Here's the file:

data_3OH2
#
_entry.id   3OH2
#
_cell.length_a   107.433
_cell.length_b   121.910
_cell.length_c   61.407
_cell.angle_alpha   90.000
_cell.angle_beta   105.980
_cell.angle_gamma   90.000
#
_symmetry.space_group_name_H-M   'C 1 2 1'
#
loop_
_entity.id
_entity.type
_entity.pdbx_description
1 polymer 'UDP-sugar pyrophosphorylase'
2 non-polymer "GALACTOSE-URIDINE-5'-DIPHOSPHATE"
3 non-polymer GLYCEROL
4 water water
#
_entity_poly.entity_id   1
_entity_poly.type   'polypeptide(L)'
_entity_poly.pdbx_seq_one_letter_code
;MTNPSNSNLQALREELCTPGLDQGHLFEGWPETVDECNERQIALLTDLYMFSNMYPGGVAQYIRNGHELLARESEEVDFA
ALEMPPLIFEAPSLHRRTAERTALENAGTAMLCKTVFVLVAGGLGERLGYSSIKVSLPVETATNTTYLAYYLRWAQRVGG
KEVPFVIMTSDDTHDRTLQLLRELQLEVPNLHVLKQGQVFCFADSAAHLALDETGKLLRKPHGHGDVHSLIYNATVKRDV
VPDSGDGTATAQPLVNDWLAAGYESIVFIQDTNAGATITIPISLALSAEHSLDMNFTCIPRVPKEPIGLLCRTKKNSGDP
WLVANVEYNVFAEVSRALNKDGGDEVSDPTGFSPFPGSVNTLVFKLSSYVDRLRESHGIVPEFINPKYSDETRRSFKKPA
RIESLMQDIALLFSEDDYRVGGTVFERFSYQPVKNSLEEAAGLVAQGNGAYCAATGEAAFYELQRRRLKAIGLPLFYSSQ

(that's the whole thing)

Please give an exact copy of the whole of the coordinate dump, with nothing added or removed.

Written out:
data_3OH2
#
_entry.id   3OH2
#
_cell.length_a   107.433
_cell.length_b   121.910
_cell.length_c   61.407
_cell.angle_alpha   90.000
_cell.angle_beta   105.980
_cell.angle_gamma   90.000
#
_symmetry.space_group_name_H-M   'C 1 2 1'
#
loop_
_entity.id
_entity.type
_entity.pdbx_description
1 polymer 'UDP-sugar pyrophosphorylase'
2 non-polymer "GALACTOSE-URIDINE-5'-DIPHOSPHATE"
3 non-polymer GLYCEROL
4 water water
#
_entity_poly.entity_id   1
_entity_poly.type   'polypeptide(L)'
_entity_poly.pdbx_seq_one_letter_code
;MTNPSNSNLQALREELCTPGLDQGHLFEGWPETVDECNERQIALLTDLYMFSNMYPGGVAQYIRNGHELLARESEEVDFA
ALEMPPLIFEAPSLHRRTAERTALENAGTAMLCKTVFVLVAGGLGERLGYSSIKVSLPVETATNTTYLAYYLRWAQRVGG
KEVPFVIMTSDDTHDRTLQLLRELQLEVPNLHVLKQGQVFCFADSAAHLALDETGKLLRKPHGHGDVHSLIYNATVKRDV
VPDSGDGTATAQPLVNDWLAAGYESIVFIQDTNAGATITIPISLALSAEHSLDMNFTCIPRVPKEPIGLLCRTKKNSGDP
WLVANVEYNVFAEVSRALNKDGGDEVSDPTGFSPFPGSVNTLVFKLSSYVDRLRESHGIVPEFINPKYSDETRRSFKKPA
RIESLMQDIALLFSEDDYRVGGTVFERFSYQPVKNSLEEAAGLVAQGNGAYCAATGEAAFYELQRRRLKAIGLPLFYSSQ